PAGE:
of three houses of long-rectangular pattern. Party No. 8, also directed 
by Dr. Caldwell but assisted by Richard E. Carter and a crew of 
nme, began work on site 39LM2, overlooking Medicine Creek, near 
the neck of the Big Bend in the Big Bend Reservoir, some 8 miles 
above Lower Brule, Lyman County, S. Dak. By the end of the year 
this crew had completed the excavation of one circular house but was 
finding evidence of an earlier occupation of the long-rectangular house 
period. These two parties were camped together at the Crazy Bull 
School House near Lower Brule. 

The ninth Missouri Basin Project field party, under the direction 
of G. Hubert Smith assisted by Lee G. Madison and a crew of eight, 
left for the field on June 12. Based in Pierre, S. Dak., this crew at 
the end of the fiscal year was making progress on the excavations at 
the historic site of Fort George (39ST202) some 15 miles downstream 
from Pierre in Stanley Comity, in the area to be flooded by the Big 
Bend Reservoir. Prehistoric occupations lie beneath the historic fur 
trading post at that site and both historic and prehistoric components 
were being excavated. 

The tenth Missouri Basin Project field party, directed by Dr. Wil- 
liam M. Bass and assisted by Jon Muller and a crew of six, left Lin- 



SEVENTY-NINTH ANNUAL REPORT 19 

coin on June 7. Also based in Pierre with the Smith party, this crew, 
with the aid of heavy equipment, by the end of the year had exca- 
vated approximately 89 burials from a new area at the Sully site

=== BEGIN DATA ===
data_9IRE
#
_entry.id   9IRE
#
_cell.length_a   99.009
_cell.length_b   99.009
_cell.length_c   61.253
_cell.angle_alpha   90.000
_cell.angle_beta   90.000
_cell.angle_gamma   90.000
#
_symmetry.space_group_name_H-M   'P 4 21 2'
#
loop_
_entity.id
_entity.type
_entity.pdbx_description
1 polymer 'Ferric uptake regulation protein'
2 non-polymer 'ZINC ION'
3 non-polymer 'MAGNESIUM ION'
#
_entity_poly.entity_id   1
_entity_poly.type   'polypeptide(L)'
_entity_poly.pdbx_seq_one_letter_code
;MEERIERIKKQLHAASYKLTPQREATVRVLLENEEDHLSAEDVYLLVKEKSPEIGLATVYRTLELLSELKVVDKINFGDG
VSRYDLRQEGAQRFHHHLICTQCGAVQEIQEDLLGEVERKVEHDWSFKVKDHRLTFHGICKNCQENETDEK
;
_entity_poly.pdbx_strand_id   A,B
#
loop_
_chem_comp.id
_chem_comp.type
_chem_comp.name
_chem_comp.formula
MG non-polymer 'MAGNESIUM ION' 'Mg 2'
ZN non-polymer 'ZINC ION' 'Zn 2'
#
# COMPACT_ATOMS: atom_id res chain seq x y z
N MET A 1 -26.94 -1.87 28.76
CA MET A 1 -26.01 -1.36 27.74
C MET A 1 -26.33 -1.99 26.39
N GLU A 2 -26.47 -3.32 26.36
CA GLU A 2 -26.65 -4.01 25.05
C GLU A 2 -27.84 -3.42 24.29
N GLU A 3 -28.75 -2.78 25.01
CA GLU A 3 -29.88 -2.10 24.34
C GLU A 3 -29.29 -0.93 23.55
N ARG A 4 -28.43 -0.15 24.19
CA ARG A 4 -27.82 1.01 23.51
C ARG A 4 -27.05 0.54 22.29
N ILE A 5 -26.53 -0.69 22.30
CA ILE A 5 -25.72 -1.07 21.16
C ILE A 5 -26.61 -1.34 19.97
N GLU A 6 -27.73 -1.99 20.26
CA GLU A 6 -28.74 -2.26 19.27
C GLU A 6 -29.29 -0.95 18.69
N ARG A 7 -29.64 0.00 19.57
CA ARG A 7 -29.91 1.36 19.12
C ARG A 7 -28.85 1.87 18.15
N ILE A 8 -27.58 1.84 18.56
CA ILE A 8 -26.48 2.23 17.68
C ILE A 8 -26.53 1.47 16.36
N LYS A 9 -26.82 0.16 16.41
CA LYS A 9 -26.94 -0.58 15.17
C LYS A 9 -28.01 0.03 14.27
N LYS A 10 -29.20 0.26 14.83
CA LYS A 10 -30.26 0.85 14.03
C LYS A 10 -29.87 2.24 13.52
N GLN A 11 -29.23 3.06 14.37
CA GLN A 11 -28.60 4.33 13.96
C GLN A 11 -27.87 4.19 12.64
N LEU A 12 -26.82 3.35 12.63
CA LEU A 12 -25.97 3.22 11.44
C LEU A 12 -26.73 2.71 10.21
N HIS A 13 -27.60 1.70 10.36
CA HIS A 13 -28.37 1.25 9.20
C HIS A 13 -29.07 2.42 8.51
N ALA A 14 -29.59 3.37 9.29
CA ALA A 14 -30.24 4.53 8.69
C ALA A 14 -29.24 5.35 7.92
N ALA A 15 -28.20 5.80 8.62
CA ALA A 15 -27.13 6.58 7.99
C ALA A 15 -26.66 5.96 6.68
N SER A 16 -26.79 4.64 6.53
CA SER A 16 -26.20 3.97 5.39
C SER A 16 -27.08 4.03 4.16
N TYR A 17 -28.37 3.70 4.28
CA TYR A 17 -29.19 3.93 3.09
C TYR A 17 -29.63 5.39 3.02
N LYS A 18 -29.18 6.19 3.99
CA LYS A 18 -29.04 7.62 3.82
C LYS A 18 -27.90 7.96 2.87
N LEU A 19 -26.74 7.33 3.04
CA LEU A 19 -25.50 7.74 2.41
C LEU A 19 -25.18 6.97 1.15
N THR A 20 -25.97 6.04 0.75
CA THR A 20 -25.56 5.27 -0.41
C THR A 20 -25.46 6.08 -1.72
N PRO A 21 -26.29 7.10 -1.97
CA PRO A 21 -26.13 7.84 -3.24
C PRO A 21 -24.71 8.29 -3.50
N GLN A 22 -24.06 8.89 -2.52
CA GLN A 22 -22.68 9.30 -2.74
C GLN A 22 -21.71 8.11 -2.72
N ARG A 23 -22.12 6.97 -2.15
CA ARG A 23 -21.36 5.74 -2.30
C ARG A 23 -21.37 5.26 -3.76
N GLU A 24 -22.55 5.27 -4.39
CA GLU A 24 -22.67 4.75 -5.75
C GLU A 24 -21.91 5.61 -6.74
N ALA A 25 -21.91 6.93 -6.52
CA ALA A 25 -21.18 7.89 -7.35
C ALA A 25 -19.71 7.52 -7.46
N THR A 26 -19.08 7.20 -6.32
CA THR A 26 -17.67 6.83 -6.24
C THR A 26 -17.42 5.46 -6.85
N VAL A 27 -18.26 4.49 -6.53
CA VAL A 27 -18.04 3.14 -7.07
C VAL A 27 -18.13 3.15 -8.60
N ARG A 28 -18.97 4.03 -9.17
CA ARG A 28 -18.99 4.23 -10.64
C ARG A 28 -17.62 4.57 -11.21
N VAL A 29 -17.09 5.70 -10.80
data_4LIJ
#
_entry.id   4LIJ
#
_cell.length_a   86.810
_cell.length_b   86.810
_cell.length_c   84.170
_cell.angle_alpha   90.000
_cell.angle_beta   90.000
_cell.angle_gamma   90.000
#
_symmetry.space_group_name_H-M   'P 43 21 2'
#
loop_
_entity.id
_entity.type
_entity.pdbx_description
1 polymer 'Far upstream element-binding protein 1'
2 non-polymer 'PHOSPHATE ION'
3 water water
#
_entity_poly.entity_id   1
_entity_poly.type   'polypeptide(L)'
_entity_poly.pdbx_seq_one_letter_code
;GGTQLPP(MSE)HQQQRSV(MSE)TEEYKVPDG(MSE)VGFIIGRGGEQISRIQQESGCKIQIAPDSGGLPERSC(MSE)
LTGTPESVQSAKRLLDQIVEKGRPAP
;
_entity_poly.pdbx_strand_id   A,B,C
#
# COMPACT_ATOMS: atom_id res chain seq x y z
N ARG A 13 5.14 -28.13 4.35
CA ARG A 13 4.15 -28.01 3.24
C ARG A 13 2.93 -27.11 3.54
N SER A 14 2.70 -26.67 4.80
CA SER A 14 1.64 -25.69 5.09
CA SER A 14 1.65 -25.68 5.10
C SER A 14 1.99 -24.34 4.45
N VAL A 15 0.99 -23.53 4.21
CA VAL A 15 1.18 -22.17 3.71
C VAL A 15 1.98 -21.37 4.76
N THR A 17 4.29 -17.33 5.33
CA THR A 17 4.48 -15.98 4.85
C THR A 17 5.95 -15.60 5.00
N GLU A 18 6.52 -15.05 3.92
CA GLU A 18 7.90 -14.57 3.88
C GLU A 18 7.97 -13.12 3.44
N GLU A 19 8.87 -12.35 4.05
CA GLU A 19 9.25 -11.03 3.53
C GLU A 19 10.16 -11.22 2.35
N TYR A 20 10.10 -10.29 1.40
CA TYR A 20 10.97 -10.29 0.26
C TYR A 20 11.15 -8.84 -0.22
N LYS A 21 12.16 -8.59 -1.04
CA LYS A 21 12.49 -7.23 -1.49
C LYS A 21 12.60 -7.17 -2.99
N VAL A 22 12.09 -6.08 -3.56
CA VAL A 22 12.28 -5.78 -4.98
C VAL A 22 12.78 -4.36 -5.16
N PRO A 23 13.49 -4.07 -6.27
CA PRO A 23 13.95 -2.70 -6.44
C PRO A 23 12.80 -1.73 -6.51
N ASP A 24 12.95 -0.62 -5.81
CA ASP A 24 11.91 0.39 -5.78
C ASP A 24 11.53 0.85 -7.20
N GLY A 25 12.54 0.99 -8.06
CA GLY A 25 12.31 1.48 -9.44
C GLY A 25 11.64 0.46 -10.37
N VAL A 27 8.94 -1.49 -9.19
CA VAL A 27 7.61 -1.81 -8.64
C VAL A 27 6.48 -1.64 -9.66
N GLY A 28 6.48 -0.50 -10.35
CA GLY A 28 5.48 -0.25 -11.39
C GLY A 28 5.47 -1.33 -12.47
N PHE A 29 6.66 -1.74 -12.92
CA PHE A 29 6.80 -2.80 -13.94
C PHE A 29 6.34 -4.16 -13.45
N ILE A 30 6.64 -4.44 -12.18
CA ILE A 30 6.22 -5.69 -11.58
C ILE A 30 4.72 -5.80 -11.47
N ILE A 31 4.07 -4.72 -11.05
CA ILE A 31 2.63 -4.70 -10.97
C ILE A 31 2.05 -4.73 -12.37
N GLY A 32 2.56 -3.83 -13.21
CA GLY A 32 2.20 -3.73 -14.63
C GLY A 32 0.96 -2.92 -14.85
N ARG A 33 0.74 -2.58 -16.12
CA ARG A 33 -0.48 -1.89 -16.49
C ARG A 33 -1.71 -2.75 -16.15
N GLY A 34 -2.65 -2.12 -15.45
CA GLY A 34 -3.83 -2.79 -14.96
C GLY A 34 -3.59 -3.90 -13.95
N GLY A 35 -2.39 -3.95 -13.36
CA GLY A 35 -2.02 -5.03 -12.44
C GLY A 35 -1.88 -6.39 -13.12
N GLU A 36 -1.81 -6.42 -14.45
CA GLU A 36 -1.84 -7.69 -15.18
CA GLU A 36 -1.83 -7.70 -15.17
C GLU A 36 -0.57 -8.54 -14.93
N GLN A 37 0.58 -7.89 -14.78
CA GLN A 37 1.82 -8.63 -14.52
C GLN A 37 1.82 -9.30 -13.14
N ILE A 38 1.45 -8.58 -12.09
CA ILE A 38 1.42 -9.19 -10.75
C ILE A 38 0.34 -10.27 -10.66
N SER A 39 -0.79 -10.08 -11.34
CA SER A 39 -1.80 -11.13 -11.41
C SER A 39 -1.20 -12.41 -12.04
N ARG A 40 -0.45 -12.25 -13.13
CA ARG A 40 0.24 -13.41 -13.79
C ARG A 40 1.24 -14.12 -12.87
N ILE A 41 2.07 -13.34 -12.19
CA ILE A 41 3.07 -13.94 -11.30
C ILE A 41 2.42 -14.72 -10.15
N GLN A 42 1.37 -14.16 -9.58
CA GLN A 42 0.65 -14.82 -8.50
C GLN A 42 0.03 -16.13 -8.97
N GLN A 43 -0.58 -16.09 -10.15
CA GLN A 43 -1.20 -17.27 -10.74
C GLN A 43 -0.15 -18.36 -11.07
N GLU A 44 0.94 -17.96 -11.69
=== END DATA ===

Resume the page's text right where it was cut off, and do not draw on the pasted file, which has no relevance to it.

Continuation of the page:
(39SL4:) some 23 miles upriver from Pierre in Sully County. The 
rising waters of the Oahe Reservoir were beginning to encroach upon 
the site at that time. So far over 350 burials have been recovered 
from this one protohistoric Arikara site. 

The eleventh Missouri Basin Project field party, directed by Dr. 
Alfred W. Bowers, assisted by William B. Colvin and a crew of 
10, left for the field on June 14. Based in Mobridge, S. Dak., this 
party began excavating at the two adjacent sites, 39C014 and 39C034, 
at the mouth of the Grand River in Carson County. These sites are 
in the bank-slumping area of the Oahe Reservoir and were substi- 
tuted for others that had become unavailable for excavation owing to 
impoundment of Oahe Reservoir waters. By the end of the year tests 
in middens, excavations of lodges, and samples of the fortification 
system w^ere progi-essing well. 

The twelfth field party, not scheduled to begin work until early in 
the following fiscal year, was to go to the Big Bend Reservoir.